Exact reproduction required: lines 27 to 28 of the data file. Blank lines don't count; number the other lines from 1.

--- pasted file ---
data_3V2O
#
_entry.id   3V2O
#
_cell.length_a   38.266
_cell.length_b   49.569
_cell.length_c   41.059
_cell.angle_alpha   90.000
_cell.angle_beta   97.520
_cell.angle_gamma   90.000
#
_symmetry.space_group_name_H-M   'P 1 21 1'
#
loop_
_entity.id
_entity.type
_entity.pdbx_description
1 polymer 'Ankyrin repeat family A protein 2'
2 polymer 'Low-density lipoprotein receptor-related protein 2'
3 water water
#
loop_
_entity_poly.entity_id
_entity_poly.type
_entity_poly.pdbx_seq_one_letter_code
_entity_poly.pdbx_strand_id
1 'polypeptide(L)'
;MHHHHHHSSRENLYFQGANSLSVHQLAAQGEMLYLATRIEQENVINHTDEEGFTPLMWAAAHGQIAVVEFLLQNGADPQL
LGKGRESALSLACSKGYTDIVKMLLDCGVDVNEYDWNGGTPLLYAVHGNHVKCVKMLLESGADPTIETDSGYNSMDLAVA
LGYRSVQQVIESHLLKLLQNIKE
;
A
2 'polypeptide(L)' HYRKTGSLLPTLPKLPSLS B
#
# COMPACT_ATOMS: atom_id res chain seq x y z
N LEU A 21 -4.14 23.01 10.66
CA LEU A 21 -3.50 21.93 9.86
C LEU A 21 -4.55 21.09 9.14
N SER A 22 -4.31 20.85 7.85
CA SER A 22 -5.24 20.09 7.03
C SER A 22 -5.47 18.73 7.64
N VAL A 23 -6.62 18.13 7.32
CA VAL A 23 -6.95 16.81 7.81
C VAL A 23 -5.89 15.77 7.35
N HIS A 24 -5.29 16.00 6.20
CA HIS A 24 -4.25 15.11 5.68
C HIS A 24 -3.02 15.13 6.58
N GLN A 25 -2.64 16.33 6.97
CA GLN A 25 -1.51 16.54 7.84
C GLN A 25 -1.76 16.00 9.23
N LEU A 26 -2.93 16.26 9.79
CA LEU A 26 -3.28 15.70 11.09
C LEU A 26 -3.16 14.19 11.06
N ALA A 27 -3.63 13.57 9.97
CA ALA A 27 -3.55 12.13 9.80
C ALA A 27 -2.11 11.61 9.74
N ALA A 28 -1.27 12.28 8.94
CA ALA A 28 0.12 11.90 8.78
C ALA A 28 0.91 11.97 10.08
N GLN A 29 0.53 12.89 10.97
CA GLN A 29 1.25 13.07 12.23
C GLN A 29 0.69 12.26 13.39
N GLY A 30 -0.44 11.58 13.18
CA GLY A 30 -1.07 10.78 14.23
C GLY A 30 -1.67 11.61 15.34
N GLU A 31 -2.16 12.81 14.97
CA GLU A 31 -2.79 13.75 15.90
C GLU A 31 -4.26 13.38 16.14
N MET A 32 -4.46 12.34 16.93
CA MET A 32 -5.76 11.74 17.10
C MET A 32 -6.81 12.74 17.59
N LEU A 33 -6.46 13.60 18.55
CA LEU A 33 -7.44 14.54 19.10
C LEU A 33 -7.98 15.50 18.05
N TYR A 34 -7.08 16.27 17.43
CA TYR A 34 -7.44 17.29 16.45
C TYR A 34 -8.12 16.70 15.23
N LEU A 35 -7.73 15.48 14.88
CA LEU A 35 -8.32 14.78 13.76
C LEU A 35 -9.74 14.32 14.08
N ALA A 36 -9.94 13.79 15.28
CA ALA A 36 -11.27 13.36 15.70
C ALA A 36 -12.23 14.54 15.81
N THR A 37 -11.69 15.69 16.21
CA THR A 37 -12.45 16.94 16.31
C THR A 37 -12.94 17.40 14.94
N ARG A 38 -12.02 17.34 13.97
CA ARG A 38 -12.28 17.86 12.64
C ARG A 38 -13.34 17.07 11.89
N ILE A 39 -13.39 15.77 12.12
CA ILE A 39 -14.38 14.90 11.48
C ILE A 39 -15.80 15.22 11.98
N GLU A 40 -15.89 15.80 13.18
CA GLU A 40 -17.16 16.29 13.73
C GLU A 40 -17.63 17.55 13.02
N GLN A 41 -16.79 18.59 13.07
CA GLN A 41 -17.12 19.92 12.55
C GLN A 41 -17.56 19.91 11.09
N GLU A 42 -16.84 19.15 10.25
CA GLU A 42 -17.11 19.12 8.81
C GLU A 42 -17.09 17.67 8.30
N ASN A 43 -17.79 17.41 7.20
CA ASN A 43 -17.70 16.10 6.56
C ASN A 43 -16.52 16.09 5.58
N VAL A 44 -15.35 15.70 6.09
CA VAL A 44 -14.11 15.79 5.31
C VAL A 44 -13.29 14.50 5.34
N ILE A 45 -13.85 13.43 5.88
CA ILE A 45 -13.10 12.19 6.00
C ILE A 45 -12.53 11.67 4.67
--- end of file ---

1 'polypeptide(L)'
;MHHHHHHSSRENLYFQGANSLSVHQLAAQGEMLYLATRIEQENVINHTDEEGFTPLMWAAAHGQIAVVEFLLQNGADPQL